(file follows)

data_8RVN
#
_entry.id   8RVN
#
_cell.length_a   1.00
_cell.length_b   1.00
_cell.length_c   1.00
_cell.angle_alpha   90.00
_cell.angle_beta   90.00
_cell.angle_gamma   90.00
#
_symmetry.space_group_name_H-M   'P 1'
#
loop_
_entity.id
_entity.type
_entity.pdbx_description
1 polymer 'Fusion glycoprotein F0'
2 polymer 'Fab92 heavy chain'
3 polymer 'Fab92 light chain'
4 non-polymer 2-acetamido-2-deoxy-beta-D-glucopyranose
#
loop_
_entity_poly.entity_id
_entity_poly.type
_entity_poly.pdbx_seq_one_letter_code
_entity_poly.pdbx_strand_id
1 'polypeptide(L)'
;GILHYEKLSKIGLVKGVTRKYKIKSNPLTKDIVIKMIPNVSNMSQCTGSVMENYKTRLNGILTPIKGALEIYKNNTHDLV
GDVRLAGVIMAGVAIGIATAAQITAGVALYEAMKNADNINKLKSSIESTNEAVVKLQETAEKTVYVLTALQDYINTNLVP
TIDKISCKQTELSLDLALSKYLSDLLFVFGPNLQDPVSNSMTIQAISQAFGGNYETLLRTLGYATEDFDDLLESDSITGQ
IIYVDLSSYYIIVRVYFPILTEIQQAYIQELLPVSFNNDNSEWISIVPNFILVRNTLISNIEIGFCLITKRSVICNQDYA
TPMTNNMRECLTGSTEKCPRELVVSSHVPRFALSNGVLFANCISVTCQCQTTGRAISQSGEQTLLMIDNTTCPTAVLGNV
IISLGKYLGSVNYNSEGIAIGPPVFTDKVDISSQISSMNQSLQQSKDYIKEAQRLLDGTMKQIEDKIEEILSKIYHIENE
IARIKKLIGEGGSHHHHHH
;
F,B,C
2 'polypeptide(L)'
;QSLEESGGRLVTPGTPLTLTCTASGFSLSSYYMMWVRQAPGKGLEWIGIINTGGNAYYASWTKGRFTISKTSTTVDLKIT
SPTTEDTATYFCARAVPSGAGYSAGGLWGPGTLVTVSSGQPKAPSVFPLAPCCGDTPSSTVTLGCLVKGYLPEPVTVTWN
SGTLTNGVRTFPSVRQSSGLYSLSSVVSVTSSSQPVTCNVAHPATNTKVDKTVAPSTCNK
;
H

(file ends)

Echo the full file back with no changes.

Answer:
data_8RVN
#
_entry.id   8RVN
#
_cell.length_a   1.00
_cell.length_b   1.00
_cell.length_c   1.00
_cell.angle_alpha   90.00
_cell.angle_beta   90.00
_cell.angle_gamma   90.00
#
_symmetry.space_group_name_H-M   'P 1'
#
loop_
_entity.id
_entity.type
_entity.pdbx_description
1 polymer 'Fusion glycoprotein F0'
2 polymer 'Fab92 heavy chain'
3 polymer 'Fab92 light chain'
4 non-polymer 2-acetamido-2-deoxy-beta-D-glucopyranose
#
loop_
_entity_poly.entity_id
_entity_poly.type
_entity_poly.pdbx_seq_one_letter_code
_entity_poly.pdbx_strand_id
1 'polypeptide(L)'
;GILHYEKLSKIGLVKGVTRKYKIKSNPLTKDIVIKMIPNVSNMSQCTGSVMENYKTRLNGILTPIKGALEIYKNNTHDLV
GDVRLAGVIMAGVAIGIATAAQITAGVALYEAMKNADNINKLKSSIESTNEAVVKLQETAEKTVYVLTALQDYINTNLVP
TIDKISCKQTELSLDLALSKYLSDLLFVFGPNLQDPVSNSMTIQAISQAFGGNYETLLRTLGYATEDFDDLLESDSITGQ
IIYVDLSSYYIIVRVYFPILTEIQQAYIQELLPVSFNNDNSEWISIVPNFILVRNTLISNIEIGFCLITKRSVICNQDYA
TPMTNNMRECLTGSTEKCPRELVVSSHVPRFALSNGVLFANCISVTCQCQTTGRAISQSGEQTLLMIDNTTCPTAVLGNV
IISLGKYLGSVNYNSEGIAIGPPVFTDKVDISSQISSMNQSLQQSKDYIKEAQRLLDGTMKQIEDKIEEILSKIYHIENE
IARIKKLIGEGGSHHHHHH
;
F,B,C
2 'polypeptide(L)'
;QSLEESGGRLVTPGTPLTLTCTASGFSLSSYYMMWVRQAPGKGLEWIGIINTGGNAYYASWTKGRFTISKTSTTVDLKIT
SPTTEDTATYFCARAVPSGAGYSAGGLWGPGTLVTVSSGQPKAPSVFPLAPCCGDTPSSTVTLGCLVKGYLPEPVTVTWN
SGTLTNGVRTFPSVRQSSGLYSLSSVVSVTSSSQPVTCNVAHPATNTKVDKTVAPSTCNK
;
H